The one but vital reason for the switch to dual NICs was that the RV02 did not nearly do enough to keep security scans happy (need to have from an external vendor to prove PCI/credit card security for).  The solution that does keep the external PCI scans (which are basically daily attempts to hack into your system) very happy is the ISA firewall.

The downtime of the SBS box is rather negible, if it is 15min for a reboot once every one or two weeks, i.e., it does perform rather solidly and it is about engineering those few minutes away.  Data is back-up regularly, the oldest system state backup is 2 days, with a combination of shadow copies and online backups users can loose a maximum of 4 hours of work if a file gets lost.  All rather minimal.

As I do need ISA firewall performance or better I need to keep the SBS2003 box in the mainstream for now, until find something equivalent to sit in front of it to then go back to single NIC.

Thanks either way, sometimes it is alread good to hear what is a solid solution and what is not.  The pain of growing out of a one server environment.

LVL 16

Assisted Solution

by:Michael Ortega
Michael Ortega earned 1000 total points
ID: 33441275
So I'm a little confused about what your end objective is.

Is it just to reconfigure your private network so that there is DNS failover? That's what cgaliher addresses in his comment.


Is it to not only address DNS failover, but actually have internet failover if your primary internet service goes down?

If your trying to provide internet failover as well you would need to institute the blow:

1. You would need another link to the internet, e.g. DSL, Cable, T1, 3G, etc.
2. You would need a router that supports WAN failover (or Network Load Balancing)

There are a ton of devices out there that support WAN failover, but I generally stick with Cisco. Their support rocks which would be especially important if you're not familiary with configuring WAN failover and need to lean on them for help.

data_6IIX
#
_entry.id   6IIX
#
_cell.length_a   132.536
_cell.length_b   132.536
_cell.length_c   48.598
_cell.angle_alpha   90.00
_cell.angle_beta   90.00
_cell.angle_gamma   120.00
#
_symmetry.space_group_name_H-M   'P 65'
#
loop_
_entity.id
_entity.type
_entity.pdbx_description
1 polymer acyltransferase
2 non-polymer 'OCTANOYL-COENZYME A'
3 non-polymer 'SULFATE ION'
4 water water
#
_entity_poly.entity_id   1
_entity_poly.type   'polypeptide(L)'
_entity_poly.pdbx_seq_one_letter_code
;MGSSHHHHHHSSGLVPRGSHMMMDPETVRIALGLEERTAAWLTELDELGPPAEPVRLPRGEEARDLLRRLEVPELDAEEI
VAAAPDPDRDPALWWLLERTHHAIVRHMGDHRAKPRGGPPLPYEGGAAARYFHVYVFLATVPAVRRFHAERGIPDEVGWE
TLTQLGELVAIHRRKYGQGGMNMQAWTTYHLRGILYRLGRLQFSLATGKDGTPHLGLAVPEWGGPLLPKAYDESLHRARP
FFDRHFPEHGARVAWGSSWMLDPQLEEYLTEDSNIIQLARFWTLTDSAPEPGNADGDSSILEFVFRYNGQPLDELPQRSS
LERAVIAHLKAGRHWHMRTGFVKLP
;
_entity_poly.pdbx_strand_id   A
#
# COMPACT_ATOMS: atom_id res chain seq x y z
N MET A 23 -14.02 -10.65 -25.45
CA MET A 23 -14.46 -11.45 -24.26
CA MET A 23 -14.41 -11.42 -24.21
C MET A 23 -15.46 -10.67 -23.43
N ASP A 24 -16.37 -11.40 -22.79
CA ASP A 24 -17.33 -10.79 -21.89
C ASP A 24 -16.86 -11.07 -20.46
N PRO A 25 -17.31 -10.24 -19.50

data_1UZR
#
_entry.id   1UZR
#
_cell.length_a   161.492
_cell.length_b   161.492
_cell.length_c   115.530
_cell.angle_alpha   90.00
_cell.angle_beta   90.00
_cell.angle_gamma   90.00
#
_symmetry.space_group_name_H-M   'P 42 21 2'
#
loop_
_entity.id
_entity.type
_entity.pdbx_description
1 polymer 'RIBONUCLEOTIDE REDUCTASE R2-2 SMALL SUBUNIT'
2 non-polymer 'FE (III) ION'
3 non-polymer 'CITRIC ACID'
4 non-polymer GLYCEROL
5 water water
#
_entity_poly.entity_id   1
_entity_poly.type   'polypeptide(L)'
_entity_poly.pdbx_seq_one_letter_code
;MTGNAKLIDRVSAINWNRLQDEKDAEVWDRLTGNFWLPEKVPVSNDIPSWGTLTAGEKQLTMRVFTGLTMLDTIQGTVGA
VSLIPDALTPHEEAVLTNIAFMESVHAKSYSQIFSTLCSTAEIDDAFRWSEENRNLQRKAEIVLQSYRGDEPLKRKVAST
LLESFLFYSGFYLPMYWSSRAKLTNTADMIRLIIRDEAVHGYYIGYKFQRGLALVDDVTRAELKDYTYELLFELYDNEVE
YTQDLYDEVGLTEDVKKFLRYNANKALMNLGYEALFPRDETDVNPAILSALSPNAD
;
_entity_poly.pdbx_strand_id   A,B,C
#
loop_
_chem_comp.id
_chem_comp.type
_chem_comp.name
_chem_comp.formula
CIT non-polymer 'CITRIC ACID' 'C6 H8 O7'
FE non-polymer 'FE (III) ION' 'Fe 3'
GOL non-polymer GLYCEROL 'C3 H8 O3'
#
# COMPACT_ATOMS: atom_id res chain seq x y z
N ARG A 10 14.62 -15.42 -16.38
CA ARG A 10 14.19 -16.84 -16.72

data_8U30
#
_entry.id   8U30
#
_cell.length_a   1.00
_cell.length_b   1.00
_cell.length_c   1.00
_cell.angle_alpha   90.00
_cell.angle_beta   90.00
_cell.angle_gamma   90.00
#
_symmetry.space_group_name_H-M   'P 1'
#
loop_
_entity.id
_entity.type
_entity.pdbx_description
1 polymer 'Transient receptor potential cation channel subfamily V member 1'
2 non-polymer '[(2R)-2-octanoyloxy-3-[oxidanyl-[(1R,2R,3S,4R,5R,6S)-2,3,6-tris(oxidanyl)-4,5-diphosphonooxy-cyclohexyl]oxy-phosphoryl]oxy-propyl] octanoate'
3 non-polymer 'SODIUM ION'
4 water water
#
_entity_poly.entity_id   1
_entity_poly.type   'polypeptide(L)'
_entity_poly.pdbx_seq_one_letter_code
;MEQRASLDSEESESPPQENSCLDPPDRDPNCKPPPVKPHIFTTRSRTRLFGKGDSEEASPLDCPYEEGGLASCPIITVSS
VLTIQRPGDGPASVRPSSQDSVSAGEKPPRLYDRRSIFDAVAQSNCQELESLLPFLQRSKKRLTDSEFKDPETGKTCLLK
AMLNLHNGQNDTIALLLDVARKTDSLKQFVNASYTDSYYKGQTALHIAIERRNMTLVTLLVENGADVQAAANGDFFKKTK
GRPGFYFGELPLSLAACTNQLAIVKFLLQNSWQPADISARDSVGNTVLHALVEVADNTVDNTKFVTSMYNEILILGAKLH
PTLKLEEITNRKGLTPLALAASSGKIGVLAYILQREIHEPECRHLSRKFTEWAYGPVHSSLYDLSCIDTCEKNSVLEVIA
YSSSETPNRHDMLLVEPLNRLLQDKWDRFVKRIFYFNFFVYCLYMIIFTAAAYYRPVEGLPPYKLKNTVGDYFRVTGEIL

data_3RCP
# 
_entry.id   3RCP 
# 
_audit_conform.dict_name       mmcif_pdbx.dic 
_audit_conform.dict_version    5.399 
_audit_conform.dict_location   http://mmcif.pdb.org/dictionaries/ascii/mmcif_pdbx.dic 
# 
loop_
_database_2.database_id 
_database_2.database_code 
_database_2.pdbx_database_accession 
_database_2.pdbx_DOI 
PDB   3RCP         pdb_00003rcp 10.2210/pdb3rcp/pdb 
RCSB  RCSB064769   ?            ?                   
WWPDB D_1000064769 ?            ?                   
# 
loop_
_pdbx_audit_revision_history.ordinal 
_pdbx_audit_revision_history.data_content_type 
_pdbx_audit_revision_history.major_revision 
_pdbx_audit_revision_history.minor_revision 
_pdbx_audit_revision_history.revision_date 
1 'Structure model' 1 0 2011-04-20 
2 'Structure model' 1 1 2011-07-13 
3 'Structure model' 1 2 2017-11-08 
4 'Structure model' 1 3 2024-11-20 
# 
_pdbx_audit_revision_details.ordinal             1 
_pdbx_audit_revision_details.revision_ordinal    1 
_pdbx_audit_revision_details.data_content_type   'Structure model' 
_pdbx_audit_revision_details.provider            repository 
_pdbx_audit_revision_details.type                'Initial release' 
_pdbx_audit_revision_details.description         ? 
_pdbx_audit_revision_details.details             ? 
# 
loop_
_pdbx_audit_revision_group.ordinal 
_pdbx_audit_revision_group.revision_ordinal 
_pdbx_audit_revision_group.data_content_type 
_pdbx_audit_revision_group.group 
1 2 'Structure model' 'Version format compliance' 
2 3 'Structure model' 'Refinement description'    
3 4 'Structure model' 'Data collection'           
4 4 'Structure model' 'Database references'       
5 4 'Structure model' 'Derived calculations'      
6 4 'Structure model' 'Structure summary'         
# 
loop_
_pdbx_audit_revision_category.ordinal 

You can go ASA, but ASA's are really a firewall and not much of a router. As long as you have a modem providing ethernet to the ASA you'll be ok for implementing WAN failover. Alternatively, you can get a smaller ISR. The ISR's come in all sorts of flavors, e.g. DSL, 3G, etc. The 1900 series are modular, so you can add what interfaces you need.

In terms of DNS failover I would recommend as cgaliher did above in that you should setup a secondary AD server as a backup. Alternatively, you could setup, through DHCP, a secondary DNS server like (Google nameserver) for backup public DNS resolution. It's not preferred because of the possible authentication issues on the domain, but a lot times it's not much of an issue because of how your clients cache their credentials. I've only really had issues with public DNS as a secondary DNS server on a client when initially joining that system to the domain.

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Author Comment

ID: 33441310
Good questions.  No, it is not internet fallover into the network.  I'm not sure I can remember our internet having been down in the last 10+ years. Very reliable.

It is "simply" the fallover of internet access once the dual NIC SBS Box goes down.  The one NIC setup DNS solution described by both works fine, been there, done that.  As I'm currently strongly biased towards the dual NIC implementation for the use of the ISA (to truly separate internal from external traffic) though, there doesn't seem to be a good solution available with one SBS 2003 box.

LVL 16

Expert Comment

by:Michael Ortega
ID: 33441311
The requirement of ISA on the network and the assumption that you're filtering your clients' access to the internet through it for the sole purpose of pen tests from your PCI compliance vendor is a bit inefficient. You should eliminate your ISA dependencies after fixing your WAN security infrastructure. The "Linksys" router that you're using should be adequate for PCI Compliance. If you're passing certain traffic through, e.g. HTTP, HTTPS, etc., you most likely need to fix issues like weak ciphers, etc. that are enabled on your SBS by default. If for some reason the "Linksys" router really isn't adequate for defeding your PCI Compliance vendors pen tests then you should replace that equipment with something more commercial grade, like an ASA - Cisco ASA 5505 would be adequate for your size of network.

LVL 71

Expert Comment

by:Chris Dent
ID: 34936252
This question has been classified as abandoned and is being closed as part of the Cleanup Program. See my comment at the end of the question for more details.